Originally, the Royal College of Nursing was founded as a professional organization. The simple “College of Nursing”, as it was called then, was created by 34 nurses who wanted their training recognized. They sought to raise the standards of nursing, which until then had not been a highly regarded profession. They were explicit that they were not creating a union.
Nursing was a calling, as was being a doctor. Veteran doctors from the pre-war days used to divide their time between their private practices, which brought them income, and work at a charity hospital, for which they were paid nothing.
Queen Mary became the official patron of the College in 1925, an indication of the regard held for the profession. In 1935, when the Trade Union Congress wanted to promote a 48-hour week for all hospital employees, the Faculty of Nursing refused to accept it. In response, the TUC called the College “an organization of voluntary snobs.” An alternative explanation for their attitude is that the nurses thought it would be wrong to leave a patient in need on the basis that 48 hours of work had been completed.
In 1939, King George VI gave the College of Nursing its “Royal” title, and during World War II the organization went to great lengths to ensure the supply of nurses for the armed forces.
So far, the story is of a professional level, dedication, vocation and growing respect. But after the creation of the National Health Service in 1948, very gradually things began to change. The College first registered as a union in 1976, but it still had a rule that prohibited labor actions. Then, in 1995, that rule was abolished.
In more recent times, the Royal College has become increasingly political. In 2019, decided to lobby for the decriminalization of prostitutionforks membership has split on transgender issues. It is this evolution that has brought us to the point where, for the first time in its history, members of the Royal College go on strike.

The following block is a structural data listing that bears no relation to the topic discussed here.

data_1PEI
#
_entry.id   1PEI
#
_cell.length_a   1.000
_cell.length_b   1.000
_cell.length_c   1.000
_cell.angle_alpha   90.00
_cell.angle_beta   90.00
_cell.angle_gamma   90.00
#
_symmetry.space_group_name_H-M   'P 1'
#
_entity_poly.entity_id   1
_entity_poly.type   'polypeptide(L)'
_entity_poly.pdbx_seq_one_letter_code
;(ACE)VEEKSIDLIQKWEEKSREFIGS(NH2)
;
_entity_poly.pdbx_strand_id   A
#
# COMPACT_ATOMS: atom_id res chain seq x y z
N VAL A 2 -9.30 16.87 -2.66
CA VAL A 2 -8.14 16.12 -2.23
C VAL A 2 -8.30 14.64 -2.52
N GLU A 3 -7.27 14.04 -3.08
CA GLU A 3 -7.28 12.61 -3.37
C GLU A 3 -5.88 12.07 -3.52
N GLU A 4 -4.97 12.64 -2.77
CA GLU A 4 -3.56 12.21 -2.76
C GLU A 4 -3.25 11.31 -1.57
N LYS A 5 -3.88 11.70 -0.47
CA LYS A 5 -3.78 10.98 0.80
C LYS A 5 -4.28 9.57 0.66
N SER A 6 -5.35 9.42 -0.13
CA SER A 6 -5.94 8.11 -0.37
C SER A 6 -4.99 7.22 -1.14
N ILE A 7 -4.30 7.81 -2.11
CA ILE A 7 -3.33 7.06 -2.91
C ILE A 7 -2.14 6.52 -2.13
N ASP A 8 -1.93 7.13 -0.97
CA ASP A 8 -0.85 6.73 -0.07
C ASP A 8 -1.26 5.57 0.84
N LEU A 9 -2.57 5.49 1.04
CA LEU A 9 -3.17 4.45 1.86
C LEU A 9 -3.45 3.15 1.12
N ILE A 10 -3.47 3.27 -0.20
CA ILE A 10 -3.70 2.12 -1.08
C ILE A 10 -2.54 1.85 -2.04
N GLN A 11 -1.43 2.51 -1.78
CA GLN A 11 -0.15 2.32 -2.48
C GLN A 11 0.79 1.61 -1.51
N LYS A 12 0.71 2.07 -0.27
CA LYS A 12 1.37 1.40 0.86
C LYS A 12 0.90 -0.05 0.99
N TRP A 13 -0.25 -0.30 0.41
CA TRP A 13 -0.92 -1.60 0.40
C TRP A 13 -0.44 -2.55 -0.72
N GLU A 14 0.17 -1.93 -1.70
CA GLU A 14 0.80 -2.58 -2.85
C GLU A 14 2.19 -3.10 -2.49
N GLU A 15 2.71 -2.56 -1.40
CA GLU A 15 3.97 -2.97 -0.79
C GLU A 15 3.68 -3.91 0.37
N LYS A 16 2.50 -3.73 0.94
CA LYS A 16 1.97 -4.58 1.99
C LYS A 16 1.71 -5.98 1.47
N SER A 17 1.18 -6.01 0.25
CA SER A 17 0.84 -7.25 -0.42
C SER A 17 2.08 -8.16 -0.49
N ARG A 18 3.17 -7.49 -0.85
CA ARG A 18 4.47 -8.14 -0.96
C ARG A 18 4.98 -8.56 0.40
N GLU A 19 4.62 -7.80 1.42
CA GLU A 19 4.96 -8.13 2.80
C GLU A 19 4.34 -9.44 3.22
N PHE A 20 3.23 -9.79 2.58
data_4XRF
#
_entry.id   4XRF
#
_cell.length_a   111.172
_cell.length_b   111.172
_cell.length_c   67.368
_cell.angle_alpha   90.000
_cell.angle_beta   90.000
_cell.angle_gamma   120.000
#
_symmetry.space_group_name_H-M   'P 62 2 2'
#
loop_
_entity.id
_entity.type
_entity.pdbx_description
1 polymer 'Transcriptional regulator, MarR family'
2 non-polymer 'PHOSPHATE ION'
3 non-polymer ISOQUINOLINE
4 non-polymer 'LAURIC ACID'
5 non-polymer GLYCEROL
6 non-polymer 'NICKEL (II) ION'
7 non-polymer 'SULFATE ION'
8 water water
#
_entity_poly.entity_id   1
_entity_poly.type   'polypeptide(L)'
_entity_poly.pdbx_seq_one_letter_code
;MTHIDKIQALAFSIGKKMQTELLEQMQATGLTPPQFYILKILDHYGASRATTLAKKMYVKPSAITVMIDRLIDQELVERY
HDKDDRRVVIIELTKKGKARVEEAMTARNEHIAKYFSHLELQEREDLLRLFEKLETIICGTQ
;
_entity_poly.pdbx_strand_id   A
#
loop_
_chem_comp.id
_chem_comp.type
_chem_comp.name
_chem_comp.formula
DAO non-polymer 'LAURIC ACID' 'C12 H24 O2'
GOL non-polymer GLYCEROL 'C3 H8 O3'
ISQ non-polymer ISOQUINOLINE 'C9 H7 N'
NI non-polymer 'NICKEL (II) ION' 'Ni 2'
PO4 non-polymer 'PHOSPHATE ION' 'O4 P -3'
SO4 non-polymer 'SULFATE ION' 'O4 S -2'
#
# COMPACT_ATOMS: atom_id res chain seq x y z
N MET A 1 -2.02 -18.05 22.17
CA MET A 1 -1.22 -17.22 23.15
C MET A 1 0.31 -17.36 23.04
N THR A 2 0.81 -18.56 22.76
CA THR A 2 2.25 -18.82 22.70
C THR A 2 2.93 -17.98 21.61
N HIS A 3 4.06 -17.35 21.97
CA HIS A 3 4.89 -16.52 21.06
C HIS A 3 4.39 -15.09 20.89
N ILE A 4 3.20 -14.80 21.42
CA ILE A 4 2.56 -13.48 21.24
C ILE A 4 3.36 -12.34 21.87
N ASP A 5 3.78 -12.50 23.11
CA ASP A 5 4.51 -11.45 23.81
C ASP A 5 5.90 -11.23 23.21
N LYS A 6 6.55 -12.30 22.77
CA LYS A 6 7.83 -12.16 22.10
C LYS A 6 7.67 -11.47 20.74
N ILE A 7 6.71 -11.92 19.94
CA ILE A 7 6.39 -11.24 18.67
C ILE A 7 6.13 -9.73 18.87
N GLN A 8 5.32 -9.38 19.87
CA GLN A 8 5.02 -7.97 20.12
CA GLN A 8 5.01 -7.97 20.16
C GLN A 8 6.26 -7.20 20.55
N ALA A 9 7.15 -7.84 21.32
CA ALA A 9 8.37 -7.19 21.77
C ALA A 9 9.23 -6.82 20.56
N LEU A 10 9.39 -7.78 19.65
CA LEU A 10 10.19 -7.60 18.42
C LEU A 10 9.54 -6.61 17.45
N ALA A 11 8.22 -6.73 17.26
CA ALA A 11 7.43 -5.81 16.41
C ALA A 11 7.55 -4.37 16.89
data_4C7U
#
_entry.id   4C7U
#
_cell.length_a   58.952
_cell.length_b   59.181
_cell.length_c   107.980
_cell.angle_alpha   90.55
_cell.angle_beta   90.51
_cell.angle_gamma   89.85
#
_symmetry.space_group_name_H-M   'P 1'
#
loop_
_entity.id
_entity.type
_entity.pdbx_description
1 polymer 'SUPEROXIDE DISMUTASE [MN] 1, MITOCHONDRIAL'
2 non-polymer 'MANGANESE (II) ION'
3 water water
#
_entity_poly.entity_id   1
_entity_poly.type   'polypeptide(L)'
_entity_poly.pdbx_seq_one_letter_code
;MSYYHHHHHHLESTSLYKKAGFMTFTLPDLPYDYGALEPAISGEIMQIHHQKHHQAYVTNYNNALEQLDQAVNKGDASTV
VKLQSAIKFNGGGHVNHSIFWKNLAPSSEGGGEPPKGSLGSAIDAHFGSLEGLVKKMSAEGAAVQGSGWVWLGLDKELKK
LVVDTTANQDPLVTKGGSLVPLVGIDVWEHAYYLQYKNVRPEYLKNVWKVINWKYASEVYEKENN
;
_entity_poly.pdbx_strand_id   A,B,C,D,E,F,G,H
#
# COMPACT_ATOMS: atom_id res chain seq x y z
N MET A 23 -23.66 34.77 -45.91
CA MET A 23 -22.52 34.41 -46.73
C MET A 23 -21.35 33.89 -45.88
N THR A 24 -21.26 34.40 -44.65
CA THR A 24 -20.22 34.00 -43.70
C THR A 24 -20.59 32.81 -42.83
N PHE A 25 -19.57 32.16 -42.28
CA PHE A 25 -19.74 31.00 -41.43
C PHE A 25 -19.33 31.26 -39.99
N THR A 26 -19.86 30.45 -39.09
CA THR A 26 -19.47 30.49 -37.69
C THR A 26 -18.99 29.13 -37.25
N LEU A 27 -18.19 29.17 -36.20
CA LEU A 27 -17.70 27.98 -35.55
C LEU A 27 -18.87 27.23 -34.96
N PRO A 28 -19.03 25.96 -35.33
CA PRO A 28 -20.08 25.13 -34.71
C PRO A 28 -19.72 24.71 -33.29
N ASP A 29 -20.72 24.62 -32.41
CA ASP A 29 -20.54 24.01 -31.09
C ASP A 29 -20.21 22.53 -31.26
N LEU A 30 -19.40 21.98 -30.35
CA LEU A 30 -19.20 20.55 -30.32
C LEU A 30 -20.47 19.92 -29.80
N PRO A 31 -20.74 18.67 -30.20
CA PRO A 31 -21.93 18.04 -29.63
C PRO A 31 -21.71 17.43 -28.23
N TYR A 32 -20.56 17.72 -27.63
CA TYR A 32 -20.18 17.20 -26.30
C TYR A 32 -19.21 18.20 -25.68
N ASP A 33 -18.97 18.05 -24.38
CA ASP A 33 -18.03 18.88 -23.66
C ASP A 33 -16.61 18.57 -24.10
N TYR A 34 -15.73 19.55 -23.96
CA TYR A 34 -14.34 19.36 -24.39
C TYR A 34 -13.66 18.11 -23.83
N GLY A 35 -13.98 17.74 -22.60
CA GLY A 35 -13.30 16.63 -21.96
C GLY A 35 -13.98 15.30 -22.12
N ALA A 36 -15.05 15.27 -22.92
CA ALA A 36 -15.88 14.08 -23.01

Leadership says nurses will continue to staff urgent care, such as chemotherapy and pediatric intensive care. But the truth is that many of the services that are not going to support are still essential. It is vital, for example, that people with cancer or a heart condition are diagnosed quickly, or have problems they may not be aware of discovered through scheduled operations. Cancers, in particular, tend to grow quite quickly, so time is of the essence.
A great friend of mine was diagnosed with cancer late last year, but the diagnosis and then treatment by the NHS was delayed for weeks. The plan was that he would receive radiotherapy and chemotherapy. But, when he finally had to receive chemotherapy, he was too far gone. I will never know if a quicker diagnosis and treatment would have saved his life. But what is certain is that, in general, our ability to diagnose and treat life-threatening conditions like cancer should never be affected.
In fact, I would go further and say that while this might be an outdated view, I consider any retirement from work in the health care field, where disruption could lead to needless deaths, immoral.
Yes, it can be the case that nurses are paid less than they should be. But that’s not a good enough excuse. They cannot claim to be in a particularly honorable profession – with all the social benefits that comes with it – and behave in the same reckless manner as striking train drivers and postal workers.
Also, if there are not enough nurses because the pay is too low, it is the responsibility of NHS management and the Government. I hope that there are many nurses who refuse to participate in the strike out of conscience and a sense of duty.
“Duty”: there is now a word that seems to have gone out of fashion in an institution that was once so admirable. For the Royal College, it has been a long decline and fall.
James Bartholomew is the author of The welfare state we are in